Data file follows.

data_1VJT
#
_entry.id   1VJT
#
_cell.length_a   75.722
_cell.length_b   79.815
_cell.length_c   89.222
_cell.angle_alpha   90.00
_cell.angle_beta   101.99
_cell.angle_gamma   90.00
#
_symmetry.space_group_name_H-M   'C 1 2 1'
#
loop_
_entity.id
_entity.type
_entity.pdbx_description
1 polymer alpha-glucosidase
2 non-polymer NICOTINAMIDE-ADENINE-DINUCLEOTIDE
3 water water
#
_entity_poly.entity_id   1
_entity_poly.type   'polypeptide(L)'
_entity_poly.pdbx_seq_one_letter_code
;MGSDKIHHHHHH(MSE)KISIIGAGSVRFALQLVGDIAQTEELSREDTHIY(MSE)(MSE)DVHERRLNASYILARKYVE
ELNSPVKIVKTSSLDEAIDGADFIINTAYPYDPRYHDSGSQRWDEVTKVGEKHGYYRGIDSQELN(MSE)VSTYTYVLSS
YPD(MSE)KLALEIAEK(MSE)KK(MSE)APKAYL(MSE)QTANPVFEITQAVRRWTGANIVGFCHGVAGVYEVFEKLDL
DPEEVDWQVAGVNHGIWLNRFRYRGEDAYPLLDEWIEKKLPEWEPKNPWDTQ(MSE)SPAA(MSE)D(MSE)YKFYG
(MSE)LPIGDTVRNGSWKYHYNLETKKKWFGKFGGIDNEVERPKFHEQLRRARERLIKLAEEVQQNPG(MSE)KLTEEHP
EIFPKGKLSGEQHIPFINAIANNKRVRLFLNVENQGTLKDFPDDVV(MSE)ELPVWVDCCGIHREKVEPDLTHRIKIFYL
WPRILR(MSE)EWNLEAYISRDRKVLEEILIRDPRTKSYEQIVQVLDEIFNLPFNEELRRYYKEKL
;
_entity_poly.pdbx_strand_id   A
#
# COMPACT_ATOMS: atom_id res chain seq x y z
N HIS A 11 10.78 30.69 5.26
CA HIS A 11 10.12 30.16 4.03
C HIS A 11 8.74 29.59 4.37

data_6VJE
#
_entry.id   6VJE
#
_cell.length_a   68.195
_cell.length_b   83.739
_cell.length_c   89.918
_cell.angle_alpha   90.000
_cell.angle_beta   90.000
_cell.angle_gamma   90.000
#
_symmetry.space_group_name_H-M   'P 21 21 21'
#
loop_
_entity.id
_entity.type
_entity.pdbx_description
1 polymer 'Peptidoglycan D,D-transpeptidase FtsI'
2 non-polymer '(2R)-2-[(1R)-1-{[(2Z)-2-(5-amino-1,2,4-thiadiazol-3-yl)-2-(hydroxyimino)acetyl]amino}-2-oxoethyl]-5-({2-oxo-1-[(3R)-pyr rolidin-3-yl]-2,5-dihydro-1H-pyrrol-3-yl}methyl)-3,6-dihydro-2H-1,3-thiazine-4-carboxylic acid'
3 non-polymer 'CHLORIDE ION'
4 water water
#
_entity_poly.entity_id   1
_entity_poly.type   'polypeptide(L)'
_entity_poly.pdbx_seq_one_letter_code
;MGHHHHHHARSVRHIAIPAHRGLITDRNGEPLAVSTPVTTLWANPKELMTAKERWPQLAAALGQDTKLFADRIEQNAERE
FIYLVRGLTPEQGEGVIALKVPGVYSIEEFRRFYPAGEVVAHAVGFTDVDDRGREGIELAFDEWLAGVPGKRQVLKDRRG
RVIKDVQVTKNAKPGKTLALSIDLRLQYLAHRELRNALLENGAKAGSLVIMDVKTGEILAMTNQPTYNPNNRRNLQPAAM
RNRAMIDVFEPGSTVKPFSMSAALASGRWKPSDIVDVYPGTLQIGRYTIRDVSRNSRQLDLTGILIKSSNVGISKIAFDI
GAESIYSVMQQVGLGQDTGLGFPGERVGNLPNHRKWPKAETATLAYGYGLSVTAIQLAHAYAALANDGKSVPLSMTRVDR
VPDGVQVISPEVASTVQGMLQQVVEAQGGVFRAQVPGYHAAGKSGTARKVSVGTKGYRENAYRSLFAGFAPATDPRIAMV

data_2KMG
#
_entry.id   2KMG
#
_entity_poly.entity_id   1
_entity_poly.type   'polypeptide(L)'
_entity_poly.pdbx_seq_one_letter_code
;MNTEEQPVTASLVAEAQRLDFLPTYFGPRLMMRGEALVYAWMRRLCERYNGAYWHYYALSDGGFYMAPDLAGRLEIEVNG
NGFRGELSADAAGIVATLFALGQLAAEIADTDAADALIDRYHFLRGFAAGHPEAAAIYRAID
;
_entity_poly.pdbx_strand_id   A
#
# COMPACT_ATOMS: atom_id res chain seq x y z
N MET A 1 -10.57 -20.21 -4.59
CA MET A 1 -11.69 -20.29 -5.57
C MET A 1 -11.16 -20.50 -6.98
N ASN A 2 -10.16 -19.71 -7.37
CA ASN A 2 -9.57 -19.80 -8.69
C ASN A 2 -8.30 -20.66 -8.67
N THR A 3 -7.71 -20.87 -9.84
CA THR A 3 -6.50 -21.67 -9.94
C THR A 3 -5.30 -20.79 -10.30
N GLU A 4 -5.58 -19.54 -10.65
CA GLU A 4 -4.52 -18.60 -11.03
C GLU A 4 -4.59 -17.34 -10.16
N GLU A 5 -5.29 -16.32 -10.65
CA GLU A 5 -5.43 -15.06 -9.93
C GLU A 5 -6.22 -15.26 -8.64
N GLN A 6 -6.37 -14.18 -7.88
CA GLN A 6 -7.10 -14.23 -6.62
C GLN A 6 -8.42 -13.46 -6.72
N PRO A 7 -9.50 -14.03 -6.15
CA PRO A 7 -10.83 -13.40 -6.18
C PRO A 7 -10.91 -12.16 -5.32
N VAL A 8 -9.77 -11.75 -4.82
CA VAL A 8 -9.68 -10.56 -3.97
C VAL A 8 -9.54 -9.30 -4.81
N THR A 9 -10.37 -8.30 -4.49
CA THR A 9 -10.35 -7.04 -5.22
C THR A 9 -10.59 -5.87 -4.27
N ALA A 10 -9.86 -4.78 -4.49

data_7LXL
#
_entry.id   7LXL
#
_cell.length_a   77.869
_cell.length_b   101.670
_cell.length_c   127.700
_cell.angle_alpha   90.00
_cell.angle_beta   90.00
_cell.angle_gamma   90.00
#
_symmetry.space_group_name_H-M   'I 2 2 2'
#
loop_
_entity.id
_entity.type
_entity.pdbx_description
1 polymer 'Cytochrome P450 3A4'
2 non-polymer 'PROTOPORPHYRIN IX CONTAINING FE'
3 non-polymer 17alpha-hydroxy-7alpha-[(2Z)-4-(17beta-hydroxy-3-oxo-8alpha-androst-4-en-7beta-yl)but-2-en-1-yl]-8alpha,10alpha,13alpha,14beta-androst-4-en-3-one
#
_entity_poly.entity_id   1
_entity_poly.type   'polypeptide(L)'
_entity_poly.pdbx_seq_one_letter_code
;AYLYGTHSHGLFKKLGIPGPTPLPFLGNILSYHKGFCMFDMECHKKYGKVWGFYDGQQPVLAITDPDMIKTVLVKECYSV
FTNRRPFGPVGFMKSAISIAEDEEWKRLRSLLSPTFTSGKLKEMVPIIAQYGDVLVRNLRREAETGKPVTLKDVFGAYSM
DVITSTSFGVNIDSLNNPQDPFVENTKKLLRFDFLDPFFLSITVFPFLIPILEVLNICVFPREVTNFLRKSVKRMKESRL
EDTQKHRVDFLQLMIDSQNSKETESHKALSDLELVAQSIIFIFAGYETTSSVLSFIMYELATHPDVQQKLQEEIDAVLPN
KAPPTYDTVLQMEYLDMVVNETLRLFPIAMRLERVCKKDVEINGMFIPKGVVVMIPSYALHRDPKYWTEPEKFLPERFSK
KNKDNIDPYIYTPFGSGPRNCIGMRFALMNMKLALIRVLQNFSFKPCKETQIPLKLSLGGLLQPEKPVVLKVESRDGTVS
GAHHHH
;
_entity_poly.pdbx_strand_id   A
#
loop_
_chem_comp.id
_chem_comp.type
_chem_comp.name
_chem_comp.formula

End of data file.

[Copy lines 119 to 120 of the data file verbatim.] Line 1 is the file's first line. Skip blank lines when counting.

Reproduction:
_cell.angle_beta   90.00
_cell.angle_gamma   90.00